Naturally, this healthy growth has also called up a range of questions and issues to consider since it was accompanied by a parallel 69% increase in the number of proposals (from 1,918 in 2005 to 3,236 in 2013) and 56% increase in the number of sessions (from 310 to 484). One benefit to the rapid expansion of the program has been that many more members are participating on the program. In 2005, 1,364 people appeared in 1,691 roles on the Annual Meeting program. In 2013, 2,024 people are appearing in 2,570 roles on the program. That’s about a 50% increase in program participation! So many more people are getting a chance to present their research, and (hopefully) have their institutions fund their travel.

However, we are still among the most competitive academic associations within the humanities and social sciences (with only about a 30% acceptance rate on average). This is why the Program Committee has spent so much time reconsidering how we plan the meeting and how we can support colleagues whose career track requires they give regular presentations at professional meetings.

The downside of this growth has been the greater difficulty of scheduling the meeting, not only for the AAR’s Director of Meetings, but also for attendees. There is much more thematic overlap in any given time slot than there was eight years ago.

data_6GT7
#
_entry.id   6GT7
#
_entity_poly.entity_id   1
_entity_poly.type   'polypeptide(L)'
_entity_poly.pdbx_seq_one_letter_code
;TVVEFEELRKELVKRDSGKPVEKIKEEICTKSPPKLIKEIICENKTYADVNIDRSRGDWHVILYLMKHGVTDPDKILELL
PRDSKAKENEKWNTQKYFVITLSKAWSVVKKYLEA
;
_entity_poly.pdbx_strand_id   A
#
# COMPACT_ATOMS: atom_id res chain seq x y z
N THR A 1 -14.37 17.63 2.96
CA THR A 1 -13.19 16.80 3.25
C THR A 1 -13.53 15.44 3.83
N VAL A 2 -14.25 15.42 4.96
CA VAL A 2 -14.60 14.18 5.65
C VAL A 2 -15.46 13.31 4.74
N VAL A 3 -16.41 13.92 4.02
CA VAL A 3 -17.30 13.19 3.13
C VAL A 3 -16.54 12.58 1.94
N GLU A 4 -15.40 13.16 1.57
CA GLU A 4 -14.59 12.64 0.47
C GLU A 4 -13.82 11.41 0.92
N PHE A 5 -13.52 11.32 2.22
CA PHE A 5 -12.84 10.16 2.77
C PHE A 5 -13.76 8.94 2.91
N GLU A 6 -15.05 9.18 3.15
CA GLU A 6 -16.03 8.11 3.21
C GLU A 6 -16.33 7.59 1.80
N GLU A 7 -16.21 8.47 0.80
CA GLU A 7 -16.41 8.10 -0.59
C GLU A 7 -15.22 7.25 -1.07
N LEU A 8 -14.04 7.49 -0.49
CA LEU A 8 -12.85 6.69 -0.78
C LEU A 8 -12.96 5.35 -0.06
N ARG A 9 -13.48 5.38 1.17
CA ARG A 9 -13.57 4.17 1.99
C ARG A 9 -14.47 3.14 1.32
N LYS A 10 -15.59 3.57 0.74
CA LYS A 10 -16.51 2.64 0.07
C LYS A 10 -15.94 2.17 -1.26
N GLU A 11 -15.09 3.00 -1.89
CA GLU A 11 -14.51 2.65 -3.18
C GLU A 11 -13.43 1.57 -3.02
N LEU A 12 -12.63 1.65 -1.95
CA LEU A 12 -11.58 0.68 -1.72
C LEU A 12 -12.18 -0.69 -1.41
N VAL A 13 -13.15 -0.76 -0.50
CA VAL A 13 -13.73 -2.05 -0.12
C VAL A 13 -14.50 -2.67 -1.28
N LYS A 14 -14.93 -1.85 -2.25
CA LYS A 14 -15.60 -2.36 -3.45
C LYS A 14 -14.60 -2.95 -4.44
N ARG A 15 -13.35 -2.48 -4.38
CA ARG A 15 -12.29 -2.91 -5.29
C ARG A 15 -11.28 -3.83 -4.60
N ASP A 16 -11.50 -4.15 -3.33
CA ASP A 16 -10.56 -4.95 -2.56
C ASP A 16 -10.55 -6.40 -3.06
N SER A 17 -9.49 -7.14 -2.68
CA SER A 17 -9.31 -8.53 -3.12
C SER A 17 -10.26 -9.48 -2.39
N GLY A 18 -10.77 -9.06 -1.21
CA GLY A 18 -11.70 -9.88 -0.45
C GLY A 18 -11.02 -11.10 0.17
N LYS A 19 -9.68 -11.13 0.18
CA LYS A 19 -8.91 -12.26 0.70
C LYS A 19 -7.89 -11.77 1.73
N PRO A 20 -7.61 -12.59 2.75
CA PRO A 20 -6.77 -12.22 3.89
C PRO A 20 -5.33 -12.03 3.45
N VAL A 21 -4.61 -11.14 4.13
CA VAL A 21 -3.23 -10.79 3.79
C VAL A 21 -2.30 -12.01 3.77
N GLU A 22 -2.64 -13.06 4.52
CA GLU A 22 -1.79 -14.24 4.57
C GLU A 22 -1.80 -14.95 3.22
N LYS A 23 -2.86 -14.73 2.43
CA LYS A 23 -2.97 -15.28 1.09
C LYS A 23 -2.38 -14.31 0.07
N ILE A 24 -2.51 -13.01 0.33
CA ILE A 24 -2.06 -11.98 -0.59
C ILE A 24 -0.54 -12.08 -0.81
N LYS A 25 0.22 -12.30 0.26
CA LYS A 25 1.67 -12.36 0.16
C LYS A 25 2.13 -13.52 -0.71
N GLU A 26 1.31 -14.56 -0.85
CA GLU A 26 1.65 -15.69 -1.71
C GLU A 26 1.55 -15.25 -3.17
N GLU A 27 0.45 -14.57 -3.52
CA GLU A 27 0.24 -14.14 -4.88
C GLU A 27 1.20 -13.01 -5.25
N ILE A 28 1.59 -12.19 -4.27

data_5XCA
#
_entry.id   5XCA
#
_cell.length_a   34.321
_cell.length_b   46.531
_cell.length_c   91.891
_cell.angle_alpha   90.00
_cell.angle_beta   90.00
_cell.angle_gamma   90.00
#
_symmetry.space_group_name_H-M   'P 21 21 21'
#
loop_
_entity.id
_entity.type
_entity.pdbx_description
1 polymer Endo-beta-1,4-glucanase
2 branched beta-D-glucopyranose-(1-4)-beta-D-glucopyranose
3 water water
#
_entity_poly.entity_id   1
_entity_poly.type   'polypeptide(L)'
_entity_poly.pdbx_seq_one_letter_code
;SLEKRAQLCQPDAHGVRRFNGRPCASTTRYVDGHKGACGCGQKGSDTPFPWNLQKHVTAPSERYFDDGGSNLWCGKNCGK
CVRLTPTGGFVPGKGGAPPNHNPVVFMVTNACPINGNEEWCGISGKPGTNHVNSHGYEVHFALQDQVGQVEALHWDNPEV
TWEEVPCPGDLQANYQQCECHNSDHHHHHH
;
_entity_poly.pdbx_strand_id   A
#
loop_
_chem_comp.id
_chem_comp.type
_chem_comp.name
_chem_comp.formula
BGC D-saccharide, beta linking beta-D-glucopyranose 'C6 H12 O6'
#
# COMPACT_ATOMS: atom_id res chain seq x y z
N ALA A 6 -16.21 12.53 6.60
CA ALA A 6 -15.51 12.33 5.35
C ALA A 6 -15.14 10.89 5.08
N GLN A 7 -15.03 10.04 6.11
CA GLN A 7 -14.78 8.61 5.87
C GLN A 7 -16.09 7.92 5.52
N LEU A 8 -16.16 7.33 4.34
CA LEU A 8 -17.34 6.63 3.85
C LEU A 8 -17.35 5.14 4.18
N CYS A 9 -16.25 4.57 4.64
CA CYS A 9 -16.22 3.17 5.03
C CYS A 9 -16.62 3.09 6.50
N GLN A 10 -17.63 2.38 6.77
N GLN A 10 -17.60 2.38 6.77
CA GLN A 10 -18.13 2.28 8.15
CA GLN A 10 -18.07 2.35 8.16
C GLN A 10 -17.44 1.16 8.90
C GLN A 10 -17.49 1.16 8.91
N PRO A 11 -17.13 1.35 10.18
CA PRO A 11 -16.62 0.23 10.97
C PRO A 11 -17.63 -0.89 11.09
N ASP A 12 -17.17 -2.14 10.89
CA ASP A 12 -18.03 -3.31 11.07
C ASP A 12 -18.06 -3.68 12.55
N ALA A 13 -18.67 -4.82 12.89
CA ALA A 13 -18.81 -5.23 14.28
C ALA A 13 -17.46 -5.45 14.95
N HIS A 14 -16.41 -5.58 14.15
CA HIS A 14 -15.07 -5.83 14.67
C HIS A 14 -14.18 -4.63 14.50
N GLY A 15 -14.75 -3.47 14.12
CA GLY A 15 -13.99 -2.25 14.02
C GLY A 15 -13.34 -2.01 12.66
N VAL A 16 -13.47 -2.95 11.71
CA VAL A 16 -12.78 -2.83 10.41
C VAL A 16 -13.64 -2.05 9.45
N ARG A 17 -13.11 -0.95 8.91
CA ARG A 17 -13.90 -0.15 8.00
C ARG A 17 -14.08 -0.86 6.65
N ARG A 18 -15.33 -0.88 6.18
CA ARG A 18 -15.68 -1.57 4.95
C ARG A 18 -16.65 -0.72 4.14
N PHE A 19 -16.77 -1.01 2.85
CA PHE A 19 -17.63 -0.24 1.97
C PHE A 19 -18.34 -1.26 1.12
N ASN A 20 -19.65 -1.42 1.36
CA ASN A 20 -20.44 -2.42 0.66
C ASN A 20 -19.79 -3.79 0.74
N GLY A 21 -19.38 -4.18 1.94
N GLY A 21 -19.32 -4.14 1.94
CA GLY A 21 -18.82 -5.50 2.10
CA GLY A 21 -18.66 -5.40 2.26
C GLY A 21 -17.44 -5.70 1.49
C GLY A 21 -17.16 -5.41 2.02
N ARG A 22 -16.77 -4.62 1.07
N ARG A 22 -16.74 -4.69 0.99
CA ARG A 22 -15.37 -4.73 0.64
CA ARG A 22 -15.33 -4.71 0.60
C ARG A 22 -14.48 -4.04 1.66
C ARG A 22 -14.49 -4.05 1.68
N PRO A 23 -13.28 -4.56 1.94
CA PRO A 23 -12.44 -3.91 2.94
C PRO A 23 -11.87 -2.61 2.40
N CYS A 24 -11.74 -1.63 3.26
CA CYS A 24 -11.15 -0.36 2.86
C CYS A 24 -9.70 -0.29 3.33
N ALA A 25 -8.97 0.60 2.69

The Program Committee has looked at this as an opportunity to encourage collaboration between groups working on similar topics or related fields or for those looking for some sort of cross-fertilization when pursuing certain themes that can range from the impact of the environment to issues connected to urbanization or migration. As a result, cosponsored sessions have increased an amazing 250% since 2005.

In 2010, when the Program Committed looked at overlaps and shared interests, it occurred to us that some units might prefer to work in clusters or other types of networks. We piloted three clusters in 2012, and two of them decided to keep going. Currently, three units are working together around the topics of social theory and religion and four other units are working together around the topics of religion in art, literature, popular culture, film, media, and visual culture.